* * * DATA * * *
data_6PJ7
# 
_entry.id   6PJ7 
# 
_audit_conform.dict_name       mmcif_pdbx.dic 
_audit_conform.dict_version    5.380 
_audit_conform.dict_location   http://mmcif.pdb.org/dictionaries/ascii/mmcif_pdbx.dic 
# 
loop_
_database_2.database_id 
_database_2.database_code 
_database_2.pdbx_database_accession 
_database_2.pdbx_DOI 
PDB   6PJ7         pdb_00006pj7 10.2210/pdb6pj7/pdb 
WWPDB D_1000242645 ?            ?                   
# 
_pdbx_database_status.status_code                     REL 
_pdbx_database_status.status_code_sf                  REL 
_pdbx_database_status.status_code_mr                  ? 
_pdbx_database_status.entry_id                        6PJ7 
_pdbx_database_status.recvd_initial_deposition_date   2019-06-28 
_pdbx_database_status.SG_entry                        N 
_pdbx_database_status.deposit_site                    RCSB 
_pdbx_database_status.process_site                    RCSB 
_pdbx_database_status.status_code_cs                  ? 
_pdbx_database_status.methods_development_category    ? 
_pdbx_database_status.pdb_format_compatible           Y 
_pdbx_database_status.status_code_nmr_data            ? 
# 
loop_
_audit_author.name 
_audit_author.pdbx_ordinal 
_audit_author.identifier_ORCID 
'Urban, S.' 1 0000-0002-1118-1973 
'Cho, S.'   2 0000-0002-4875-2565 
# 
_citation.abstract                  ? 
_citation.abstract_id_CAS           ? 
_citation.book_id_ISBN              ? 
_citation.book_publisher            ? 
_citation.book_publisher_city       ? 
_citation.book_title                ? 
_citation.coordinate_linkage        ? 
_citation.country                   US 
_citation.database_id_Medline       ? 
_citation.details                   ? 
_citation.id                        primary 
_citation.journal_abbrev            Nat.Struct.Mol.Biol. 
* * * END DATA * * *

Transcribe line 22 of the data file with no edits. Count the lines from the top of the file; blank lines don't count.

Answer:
_pdbx_database_status.SG_entry                        N 